On that day life-giving waters will flow out from Jerusalem, half toward the Dead Sea and half toward the Mediterranean, flowing continuously in both summer and winter. And the Lord will be king over all the earth. On that day there will be one Lord—his name alone will be worshiped. [Zechariah 14:8-9 (NLT)]
Is anyone thirsty? Come and drink—even if you have no money! Come, take your choice of wine or milk—it’s all free! … Seek the Lord while you can find him. Call on him now while he is near. [Isaiah 55:1,6 (NLT)]
Living in a country where clean water readily flows out of a faucet, we don’t fully understand the concept of “living water” or mayim chaim. Ancient Israel was an arid land where fresh water was precious. Because it only rained a few months of the year, rain was stored in cisterns and grew stagnant. In contrast, living water came directly from God either by rain or a natural spring. Unlike sea water and the hypersaline Dead Sea, which looked refreshing but were poisonous and made the surrounding land barren, mayim chaim brought life. Throughout Scripture, “living water” was associated with God.
During the harvest festival of the Feast of Booths (Hag Sukkot), the Jews were called to remember God’s providential care for them during the forty years of wandering in the wilderness before coming to the Promised Land. God commanded Israel to observe this festival by leaving their homes and living in temporary shelters (sukkot) as they had done during the exodus.
By the time of Jesus, several rituals had been added to enrich the celebration. As a way of remembering the water God supplied when Moses struck the rock with his staff, the Hoshana Rabbah (meaning “please save”) was performed on the last day of the feast. With great ceremony, the priests filled a golden container with water from the pool of Siloam, brought it to the Temple, and circled the altar seven times. Prophecies from Ezekiel 47 and Zechariah 14 were read and, after three trumpet blasts, the priests poured out the water. The water spilling onto the ground signified God’s salvation through water and the prophets’ promises that, in the time of restoration, rivers of living water would flow from the temple and Jerusalem. As the water poured down, words from Psalm 18:25-26 were chanted: “Please Lord, save us …. Bless the one who comes in the name of the Lord.”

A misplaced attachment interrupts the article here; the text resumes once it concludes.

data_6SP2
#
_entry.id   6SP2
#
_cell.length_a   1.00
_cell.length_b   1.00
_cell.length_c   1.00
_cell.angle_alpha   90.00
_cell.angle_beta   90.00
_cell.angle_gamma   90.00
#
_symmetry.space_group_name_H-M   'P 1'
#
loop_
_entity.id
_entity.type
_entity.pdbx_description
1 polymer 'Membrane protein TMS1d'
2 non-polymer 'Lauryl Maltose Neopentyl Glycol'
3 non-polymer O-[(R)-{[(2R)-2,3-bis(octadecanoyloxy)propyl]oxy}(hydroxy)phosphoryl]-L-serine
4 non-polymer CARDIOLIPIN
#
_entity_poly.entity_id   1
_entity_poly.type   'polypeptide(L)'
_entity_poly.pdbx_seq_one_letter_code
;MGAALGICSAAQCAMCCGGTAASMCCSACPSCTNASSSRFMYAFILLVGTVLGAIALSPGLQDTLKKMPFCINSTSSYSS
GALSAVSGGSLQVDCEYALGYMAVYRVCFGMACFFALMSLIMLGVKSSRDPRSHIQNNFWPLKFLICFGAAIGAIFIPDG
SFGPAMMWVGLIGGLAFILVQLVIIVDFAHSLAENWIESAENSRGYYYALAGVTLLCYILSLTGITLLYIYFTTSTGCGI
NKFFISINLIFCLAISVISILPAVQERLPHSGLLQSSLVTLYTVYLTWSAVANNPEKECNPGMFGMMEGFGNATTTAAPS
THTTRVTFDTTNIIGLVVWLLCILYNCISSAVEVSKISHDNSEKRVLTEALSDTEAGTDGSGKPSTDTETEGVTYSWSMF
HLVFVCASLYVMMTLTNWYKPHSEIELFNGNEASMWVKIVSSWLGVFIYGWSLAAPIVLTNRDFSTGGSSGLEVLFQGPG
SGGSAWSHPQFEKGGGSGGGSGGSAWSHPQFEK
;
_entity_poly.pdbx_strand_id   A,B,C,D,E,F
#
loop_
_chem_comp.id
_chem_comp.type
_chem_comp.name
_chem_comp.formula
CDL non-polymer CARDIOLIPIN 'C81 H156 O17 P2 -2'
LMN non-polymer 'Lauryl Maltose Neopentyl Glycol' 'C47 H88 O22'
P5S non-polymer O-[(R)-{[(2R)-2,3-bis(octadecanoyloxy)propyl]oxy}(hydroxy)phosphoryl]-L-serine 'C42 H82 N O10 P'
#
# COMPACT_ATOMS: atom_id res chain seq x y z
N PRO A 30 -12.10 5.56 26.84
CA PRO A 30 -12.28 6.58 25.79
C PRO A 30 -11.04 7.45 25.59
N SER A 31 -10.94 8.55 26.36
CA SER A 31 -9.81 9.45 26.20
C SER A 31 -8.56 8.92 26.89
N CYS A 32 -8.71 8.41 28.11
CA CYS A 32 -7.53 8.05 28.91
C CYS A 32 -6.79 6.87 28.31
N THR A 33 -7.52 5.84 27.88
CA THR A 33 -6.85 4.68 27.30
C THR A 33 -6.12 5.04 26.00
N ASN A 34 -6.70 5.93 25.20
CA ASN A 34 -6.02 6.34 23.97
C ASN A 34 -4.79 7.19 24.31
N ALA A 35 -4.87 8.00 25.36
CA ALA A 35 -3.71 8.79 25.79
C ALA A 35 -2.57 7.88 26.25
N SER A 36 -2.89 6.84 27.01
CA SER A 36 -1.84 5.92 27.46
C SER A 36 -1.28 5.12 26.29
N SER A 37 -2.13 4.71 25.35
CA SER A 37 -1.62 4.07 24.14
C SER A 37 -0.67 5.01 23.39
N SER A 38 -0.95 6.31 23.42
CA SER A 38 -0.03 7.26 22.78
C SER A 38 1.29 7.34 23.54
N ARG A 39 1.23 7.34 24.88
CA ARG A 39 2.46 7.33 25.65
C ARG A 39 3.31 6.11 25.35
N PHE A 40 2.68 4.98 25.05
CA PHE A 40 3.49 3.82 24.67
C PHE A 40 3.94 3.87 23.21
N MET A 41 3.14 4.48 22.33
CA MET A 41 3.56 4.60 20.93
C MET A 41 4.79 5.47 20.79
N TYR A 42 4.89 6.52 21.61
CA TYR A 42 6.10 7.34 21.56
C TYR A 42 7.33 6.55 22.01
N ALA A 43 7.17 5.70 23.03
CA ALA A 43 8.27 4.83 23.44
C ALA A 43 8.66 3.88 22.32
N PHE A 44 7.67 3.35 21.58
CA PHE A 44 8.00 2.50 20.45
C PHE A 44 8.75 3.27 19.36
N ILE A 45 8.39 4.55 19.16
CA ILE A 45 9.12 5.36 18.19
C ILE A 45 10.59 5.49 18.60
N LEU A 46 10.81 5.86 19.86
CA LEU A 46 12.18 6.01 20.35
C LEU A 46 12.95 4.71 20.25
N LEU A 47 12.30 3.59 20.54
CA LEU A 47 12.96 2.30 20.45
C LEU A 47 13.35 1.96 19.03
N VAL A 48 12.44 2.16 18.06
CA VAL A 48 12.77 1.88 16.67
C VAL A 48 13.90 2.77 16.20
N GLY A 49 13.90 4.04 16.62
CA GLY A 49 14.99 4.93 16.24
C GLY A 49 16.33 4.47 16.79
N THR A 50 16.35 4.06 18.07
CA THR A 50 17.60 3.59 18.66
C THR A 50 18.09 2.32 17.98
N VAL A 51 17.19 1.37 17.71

It was on the last day of Sukkot, when the courts of the Temple would have been packed with people, that Jesus stood and shouted to the crowds: “Anyone who is thirsty may come to me! Anyone who believes in me may come and drink! For the Scriptures declare, ‘Rivers of living water will flow from his heart.’”[John 7:37-38] Whether Jesus spoke while the priests poured out the water, during the chanting of “Save Us,” or while people dismantled their shelters, we don’t know but the connection between this ceremony and Jesus’ declaration that He was the living water caused a tremendous disturbance. Referring to the Spirit and eternal life rather than drinking water, Jesus was claiming to be the Messiah.
Some of those who heard Jesus’s words thought Him to be the Messiah. Others, knowing the prophecies but not knowing His birthplace, argued Jesus couldn’t be the Messiah since He wasn’t born in Bethlehem. Some believed Him to be a prophet and others wanted Him arrested for blasphemy. Indeed, if Jesus hadn’t been the Messiah, His words would have been blasphemous.
When Jesus spoke that day, He was repeating God’s invitation to salvation found in Isaiah 55. By saying that rivers of living water flowed from Him, Jesus’ words fulfilled all that the Festival of Booths signified. As the mayim chaim, Jesus would satisfy people’s thirst for God.